What's a company to do when it over-expanded in the U.S. and had to curtail growth? Step up expansion into huge markets like China, of course. That's one of Starbucks'
Starbucks' ultimate vision is to plant thousands of its cafes in China. Right now it only has 376 stores there, compared to 878 stores in its largest non-U.S. market, Japan. Clearly, the company is confident about its strategy, given its recent initiation of a dividend.
However, before donning the party hat, note that in a Wall Street Journal article on the topic, Starbucks CEO Howard Schultz admitted that China's also a tricky market to navigate. "The thing I am most interested in when I go to China is whether or not local Chinese are buying Starbucks coffee and sitting in our stores," said Schultz. Its own retreat from the Forbidden City several years ago is emblematic of the uncertainty of making a great success in China.
American companies covet the Chinese market due to its huge population and economic growth, creating a large pool of consumers with money to spend. One out of every five people on this planet is in China. It's no wonder that consumer-facing companies like Yum! Brands
Chinese expansion may be easier for companies like Starbucks than others. Internet firms have had some major difficulties due to its government's censorship policies; Yahoo!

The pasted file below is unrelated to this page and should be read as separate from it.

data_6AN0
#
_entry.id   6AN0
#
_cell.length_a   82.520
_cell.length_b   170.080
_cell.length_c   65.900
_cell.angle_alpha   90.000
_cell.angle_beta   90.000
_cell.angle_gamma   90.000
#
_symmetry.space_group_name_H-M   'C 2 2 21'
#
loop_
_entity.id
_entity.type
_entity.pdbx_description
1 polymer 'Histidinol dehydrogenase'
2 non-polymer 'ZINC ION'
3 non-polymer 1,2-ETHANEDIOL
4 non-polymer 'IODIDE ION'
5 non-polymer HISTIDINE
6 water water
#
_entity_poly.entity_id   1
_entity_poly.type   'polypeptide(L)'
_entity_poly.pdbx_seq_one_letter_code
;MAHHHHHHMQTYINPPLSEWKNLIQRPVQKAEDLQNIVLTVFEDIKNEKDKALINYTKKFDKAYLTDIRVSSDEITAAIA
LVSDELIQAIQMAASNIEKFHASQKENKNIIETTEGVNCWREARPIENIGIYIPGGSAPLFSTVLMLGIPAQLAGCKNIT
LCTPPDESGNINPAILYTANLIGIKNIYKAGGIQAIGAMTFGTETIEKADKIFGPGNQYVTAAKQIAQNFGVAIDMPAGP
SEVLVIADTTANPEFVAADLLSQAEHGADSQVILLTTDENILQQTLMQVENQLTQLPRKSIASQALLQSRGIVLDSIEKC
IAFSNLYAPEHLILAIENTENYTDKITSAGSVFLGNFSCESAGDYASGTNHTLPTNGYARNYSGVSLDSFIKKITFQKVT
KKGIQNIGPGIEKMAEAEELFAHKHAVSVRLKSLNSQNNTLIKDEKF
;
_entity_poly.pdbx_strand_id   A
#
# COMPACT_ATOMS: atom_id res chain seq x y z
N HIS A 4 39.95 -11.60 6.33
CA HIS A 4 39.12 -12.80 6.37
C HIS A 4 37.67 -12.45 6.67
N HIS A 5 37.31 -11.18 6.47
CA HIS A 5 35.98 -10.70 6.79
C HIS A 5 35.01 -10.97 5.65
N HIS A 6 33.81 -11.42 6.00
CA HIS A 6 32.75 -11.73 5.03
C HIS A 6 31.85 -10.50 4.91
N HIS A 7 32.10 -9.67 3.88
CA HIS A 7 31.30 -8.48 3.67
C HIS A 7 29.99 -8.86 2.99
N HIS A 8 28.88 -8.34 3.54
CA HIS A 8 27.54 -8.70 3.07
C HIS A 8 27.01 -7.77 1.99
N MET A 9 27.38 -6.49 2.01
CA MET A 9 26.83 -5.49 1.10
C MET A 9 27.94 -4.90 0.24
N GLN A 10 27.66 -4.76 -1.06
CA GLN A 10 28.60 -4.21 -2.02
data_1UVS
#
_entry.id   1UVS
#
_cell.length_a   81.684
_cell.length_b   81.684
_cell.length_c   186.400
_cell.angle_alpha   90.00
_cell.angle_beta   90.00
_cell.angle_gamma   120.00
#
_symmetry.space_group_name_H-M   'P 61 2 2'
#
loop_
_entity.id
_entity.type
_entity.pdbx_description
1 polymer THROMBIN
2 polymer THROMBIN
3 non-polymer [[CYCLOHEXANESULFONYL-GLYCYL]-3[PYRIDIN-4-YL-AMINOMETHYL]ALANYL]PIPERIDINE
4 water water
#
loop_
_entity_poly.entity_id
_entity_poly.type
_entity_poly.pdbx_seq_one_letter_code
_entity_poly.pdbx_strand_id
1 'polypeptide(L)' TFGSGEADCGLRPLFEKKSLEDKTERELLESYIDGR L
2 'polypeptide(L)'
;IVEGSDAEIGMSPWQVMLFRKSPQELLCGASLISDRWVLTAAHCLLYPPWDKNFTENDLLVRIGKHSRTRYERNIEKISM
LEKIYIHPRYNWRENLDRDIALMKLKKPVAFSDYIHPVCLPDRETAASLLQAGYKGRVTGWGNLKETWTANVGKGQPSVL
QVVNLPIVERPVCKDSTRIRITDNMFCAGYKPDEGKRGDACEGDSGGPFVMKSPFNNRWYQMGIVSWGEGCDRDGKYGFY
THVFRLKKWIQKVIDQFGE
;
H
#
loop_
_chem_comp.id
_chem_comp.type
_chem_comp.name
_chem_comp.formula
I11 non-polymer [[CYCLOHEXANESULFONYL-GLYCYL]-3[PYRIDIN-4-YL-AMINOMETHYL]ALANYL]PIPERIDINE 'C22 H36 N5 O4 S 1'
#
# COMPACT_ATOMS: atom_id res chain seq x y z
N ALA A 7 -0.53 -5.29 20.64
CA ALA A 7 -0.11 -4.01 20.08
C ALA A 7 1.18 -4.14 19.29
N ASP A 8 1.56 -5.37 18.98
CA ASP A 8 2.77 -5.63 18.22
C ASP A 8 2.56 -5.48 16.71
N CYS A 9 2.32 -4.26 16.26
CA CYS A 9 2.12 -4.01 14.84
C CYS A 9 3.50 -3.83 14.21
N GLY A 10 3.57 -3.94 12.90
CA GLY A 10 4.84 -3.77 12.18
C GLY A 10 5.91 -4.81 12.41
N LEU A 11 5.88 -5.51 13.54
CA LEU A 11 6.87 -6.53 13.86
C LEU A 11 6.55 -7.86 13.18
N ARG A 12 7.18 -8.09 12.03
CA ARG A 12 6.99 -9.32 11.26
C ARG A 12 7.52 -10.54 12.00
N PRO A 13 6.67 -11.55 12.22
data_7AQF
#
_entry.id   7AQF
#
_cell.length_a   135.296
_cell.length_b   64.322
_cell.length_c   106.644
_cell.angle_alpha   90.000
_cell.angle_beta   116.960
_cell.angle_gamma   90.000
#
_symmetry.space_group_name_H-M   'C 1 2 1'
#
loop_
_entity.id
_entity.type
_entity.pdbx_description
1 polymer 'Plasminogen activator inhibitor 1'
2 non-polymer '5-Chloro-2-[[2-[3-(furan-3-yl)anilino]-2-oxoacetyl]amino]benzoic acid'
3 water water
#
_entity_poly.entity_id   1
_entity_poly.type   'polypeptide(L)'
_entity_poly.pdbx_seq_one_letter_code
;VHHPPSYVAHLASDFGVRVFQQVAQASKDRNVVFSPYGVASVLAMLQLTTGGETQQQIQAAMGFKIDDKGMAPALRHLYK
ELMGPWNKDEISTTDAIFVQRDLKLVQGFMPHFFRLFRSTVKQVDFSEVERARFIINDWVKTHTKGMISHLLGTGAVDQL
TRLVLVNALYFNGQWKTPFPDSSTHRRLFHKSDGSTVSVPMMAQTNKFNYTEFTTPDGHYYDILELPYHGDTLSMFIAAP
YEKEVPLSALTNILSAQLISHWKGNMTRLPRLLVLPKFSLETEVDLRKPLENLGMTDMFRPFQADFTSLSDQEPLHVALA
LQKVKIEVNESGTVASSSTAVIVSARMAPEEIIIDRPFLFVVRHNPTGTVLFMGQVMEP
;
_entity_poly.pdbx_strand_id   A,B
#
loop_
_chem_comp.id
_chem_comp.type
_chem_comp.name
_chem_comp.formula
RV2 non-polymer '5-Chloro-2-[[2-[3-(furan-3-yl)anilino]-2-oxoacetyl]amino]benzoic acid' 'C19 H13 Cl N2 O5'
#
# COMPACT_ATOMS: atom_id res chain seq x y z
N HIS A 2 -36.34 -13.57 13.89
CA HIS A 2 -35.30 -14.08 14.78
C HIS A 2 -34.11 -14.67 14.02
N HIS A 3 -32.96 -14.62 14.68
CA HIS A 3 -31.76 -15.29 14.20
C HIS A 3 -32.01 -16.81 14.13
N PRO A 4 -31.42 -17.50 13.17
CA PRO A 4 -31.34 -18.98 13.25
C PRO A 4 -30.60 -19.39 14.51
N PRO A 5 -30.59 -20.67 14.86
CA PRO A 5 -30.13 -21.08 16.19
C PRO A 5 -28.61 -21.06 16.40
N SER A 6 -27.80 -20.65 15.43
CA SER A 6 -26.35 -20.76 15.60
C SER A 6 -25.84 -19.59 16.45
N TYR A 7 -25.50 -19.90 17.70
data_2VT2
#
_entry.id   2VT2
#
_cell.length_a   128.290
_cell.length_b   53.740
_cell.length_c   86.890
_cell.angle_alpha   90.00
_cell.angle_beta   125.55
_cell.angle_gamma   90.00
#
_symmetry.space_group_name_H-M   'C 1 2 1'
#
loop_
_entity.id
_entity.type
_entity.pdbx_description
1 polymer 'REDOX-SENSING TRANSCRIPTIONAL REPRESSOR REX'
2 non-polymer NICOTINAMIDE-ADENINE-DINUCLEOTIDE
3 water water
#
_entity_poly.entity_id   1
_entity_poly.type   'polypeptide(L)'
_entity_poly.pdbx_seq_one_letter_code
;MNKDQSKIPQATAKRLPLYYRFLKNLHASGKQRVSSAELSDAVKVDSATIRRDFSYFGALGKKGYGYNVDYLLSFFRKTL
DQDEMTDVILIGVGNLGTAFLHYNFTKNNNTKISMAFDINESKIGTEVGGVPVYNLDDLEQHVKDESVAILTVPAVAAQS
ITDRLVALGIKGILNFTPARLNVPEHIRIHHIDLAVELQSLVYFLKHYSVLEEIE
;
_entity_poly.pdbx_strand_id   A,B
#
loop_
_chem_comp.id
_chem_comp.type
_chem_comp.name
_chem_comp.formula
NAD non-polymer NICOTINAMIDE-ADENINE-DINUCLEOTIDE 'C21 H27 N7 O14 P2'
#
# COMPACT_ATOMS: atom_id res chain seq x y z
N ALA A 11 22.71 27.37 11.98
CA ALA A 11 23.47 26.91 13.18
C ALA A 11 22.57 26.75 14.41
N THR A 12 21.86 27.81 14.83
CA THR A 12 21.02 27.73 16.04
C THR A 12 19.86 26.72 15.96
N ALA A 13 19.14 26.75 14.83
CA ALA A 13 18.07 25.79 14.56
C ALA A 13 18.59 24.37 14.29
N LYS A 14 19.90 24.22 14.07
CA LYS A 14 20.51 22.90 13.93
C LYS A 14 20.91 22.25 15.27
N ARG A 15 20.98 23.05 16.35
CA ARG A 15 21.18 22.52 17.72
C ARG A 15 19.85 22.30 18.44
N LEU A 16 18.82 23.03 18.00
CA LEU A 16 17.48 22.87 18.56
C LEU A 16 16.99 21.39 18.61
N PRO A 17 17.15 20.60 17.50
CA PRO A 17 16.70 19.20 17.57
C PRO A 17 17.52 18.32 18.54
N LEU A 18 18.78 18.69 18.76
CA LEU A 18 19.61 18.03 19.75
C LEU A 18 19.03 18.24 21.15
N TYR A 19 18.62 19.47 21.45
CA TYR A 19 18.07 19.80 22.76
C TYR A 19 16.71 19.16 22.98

I can understand American companies' desire to expand in China, but I try to curb my enthusiasm and hope for more up their sleeve. Cultural and governmental differences make it a tough nut to crack. Current rumblings about the possibility of a trade war put a damper on things, too. Starbucks has had to scramble to keep Japanese consumers loyal, so expansion momentum in a new culture and then keeping momentum there is a risk to any company.
Given the ubiquitous Starbucks-within-a-Starbucks joke, the coffee giants' plan to build lots of cafes in China is a no-brainer. As with McDonald's, successful future expansion in China could lead us to realize one day that Starbucks shares were cheap back in 2010. However, investors should realize it's a long and possibly tricky road, and keep an eye out for plenty of other innovative growth plans, too.